Songsmith, Wordsmith, Jorja Smith. 11.10.18

To introduce Jorja Smith as a Mercury Prize nominee and Brit winner would be unnecessary, one need only listen to her music to understand the gravity of her talent. The extent of this talent, however, was not glaringly clear to me until I saw her live. Seeing an artist, particularly one so young, perform their own work flawlessly is something rare, special and utterly promising. From subtle signals for adjusting mics to Smith leaving the stage all-together and allowing her band to play sumptuous versions of her recorded tracks, it was clear that this show was going to be much more than a tired-out and laborious run-through of the artist’s biggest hits.

Dynamically moving through most of her repertoire, her voice and performance style slickly moved from her more soulful, jazzy songs to the more chart-friendly of her numbers. This fluidity was mirrored by her crowd who chanted, rapped and wailed to her more popular songs like ‘Blue Lights’ and ‘Teenage Fantasy’ and respectfully listened to the likes of ‘Goodbyes’, letting the music wash over them and fill the cavernous and ornate ceilings of the Albert Hall. Attracting a female-heavy crowd of all ages and performing songs from the astutely political to the fickleness of emotions, her whole performance was encapsulating and engaging.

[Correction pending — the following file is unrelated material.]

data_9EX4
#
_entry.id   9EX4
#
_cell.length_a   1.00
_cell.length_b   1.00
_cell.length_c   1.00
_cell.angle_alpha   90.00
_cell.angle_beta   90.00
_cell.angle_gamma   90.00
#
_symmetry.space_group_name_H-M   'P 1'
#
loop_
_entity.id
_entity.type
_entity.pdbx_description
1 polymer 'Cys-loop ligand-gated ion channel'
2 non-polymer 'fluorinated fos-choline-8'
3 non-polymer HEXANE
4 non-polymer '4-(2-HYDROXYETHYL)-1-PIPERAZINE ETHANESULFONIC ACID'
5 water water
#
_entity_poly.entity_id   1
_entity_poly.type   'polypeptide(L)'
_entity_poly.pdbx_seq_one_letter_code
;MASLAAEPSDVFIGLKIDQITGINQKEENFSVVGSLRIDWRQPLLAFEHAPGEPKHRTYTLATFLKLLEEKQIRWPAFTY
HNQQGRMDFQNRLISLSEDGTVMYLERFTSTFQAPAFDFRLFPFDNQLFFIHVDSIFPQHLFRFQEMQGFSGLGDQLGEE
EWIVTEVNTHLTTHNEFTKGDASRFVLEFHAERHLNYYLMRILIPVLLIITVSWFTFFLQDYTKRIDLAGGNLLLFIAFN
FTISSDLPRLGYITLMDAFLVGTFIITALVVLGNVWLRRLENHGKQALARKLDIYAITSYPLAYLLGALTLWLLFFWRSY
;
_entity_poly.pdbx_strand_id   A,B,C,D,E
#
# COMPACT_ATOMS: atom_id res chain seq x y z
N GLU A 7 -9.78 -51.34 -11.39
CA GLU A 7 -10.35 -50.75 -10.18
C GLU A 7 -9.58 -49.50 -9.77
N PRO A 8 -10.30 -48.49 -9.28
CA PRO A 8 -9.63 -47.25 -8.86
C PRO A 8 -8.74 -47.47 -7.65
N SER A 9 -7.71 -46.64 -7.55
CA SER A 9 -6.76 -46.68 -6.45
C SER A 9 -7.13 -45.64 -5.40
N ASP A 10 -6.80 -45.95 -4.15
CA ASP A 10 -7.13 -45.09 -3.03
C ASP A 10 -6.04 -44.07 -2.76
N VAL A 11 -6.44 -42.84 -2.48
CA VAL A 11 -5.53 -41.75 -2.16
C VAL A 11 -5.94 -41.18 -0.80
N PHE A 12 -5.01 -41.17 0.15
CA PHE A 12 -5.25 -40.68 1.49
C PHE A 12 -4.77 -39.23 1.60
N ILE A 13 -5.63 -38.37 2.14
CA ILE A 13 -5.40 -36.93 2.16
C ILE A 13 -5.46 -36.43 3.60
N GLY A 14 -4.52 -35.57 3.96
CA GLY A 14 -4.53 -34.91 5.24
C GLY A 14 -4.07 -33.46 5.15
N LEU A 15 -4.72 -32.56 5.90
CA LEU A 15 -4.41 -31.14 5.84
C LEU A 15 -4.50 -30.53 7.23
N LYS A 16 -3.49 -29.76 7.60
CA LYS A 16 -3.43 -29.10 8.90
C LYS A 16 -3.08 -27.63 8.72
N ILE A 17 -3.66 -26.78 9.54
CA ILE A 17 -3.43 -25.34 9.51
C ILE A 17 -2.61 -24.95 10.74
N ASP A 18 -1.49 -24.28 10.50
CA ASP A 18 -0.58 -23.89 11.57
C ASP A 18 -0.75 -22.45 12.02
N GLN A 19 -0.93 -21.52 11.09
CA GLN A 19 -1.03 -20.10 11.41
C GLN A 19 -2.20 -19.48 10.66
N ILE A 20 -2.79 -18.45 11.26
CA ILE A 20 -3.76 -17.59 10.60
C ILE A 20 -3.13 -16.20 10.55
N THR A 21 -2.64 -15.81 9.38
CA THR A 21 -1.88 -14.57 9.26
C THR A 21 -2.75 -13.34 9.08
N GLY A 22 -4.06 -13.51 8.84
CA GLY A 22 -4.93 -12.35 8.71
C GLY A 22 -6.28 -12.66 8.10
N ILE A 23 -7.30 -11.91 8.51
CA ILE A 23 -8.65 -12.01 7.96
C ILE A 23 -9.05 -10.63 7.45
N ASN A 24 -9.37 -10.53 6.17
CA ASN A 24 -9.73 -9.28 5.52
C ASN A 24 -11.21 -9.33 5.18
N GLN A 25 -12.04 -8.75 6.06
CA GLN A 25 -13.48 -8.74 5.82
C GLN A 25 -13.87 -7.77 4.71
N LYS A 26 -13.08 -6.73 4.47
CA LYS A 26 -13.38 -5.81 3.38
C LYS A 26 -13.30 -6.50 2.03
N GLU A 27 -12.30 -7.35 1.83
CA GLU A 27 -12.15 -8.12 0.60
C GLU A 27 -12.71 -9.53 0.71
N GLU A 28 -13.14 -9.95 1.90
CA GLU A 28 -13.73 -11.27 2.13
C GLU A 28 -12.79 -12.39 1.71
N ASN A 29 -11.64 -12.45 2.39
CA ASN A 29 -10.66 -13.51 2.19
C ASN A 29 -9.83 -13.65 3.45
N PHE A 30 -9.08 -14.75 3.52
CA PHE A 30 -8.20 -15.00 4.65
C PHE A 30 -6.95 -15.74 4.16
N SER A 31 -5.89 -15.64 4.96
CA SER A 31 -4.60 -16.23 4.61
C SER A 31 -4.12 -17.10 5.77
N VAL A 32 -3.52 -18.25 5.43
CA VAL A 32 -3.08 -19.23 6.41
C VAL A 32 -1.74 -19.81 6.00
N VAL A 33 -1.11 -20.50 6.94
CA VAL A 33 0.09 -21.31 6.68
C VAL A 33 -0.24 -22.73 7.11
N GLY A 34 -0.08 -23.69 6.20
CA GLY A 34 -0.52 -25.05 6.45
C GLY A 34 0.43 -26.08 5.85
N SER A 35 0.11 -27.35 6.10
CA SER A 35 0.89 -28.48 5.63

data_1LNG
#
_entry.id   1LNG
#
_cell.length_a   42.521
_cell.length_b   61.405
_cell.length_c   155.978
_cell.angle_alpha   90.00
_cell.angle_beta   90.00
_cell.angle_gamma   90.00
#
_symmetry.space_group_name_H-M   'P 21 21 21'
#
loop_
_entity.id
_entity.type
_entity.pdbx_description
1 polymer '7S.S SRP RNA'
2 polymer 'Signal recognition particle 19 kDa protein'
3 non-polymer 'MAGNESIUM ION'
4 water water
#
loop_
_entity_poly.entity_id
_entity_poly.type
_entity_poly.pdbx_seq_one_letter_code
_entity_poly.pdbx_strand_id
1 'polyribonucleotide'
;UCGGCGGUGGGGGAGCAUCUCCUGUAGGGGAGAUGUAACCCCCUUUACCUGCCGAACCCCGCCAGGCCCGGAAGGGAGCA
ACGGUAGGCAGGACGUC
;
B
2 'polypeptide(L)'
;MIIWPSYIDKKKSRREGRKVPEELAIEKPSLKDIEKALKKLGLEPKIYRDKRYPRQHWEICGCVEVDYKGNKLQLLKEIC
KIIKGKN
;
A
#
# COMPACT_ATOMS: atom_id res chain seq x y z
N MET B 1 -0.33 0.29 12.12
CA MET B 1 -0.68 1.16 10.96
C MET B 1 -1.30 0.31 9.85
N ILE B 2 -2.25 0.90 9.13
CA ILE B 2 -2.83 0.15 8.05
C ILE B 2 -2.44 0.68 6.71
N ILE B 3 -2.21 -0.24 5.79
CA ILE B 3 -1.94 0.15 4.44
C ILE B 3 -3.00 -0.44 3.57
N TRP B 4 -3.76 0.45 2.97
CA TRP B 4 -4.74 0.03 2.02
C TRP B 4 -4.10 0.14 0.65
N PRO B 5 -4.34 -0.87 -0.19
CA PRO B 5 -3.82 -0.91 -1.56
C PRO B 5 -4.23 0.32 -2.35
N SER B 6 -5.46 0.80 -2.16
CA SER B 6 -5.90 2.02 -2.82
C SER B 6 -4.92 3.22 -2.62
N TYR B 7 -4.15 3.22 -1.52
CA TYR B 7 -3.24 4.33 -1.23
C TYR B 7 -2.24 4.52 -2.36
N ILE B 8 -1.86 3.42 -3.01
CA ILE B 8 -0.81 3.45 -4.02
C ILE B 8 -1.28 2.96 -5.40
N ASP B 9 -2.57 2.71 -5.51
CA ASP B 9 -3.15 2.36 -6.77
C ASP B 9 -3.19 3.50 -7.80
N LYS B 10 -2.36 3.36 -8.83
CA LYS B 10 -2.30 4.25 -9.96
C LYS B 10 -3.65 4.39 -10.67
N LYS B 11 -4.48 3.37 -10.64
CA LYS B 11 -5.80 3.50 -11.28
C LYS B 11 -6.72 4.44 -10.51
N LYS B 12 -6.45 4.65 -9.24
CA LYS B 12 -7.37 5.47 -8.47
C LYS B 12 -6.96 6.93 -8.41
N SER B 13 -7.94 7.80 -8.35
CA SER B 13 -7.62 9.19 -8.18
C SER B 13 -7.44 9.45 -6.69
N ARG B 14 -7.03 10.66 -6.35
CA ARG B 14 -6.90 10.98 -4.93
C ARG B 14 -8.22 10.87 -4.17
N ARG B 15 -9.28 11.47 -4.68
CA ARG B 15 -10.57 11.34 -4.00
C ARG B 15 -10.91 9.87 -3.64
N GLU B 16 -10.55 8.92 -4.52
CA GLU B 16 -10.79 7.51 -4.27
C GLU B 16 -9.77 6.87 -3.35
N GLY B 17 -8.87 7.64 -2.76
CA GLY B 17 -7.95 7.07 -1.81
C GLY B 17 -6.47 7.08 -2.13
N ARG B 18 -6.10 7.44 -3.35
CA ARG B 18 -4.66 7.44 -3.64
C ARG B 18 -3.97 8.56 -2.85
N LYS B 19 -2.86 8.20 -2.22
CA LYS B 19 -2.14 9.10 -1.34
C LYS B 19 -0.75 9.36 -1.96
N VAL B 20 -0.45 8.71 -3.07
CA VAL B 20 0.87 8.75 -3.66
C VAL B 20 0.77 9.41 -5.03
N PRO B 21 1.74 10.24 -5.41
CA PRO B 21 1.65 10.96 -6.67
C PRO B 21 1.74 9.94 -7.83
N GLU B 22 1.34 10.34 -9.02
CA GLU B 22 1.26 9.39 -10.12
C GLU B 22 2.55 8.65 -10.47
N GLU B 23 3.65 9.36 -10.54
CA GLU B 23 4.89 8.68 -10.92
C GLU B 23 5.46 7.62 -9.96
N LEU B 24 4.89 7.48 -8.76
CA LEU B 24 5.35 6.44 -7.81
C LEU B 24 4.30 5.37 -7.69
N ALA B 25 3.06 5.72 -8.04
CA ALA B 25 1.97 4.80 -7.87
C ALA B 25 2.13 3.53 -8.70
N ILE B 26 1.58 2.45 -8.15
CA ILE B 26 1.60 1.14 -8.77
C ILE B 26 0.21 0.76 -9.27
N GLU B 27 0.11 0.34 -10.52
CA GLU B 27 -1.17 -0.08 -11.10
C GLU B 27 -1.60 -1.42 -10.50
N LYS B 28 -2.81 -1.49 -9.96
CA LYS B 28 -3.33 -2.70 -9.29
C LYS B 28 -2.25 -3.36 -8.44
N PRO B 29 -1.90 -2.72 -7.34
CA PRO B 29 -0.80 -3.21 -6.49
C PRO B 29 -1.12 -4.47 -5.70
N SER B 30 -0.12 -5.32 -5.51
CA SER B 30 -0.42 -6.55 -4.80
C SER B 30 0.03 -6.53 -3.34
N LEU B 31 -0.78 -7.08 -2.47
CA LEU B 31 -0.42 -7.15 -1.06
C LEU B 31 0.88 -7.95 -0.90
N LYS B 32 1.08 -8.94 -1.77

Joined by The Katanas for ‘Lifeboats’, the twins brought a new energy and sugary sweet harmonies and a verse rapped in perfect unison to Smith’s freestyle hit. This was topped, however, by the surprise arrival of Maverick  Sabre on stage for ‘Carry Me Home’, making their silkily sultry recorded collaboration to a full-bodied reality.

But Smith was equally impressive when stripping the music back, demonstrating her incredible range without exhaustion and what seemed like little effort. Returning to the stage for her encore, accompanied only by her pianist, Smith delivered ‘Don’t Watch  Me Cry’ with heady forcefulness. Singing A Capella in the final moments of the number, the evidence of the rawness of her talent came solely in the form of the gut-punching sound of her own voice.

Astounding from start to finish, there was no weak point within this show. Smith offered the crowd nothing short of flawlessness and she offered it humbly. Delicately strolling across the stage and committing nothing but a small, approving nod to acknowledge when she’d done well, we were simply handed her beauty and power to absorb for our own. Never before have I felt that I was being handed far more than I deserve from an artist.

Rose Crees

Photo Credit Rose Crees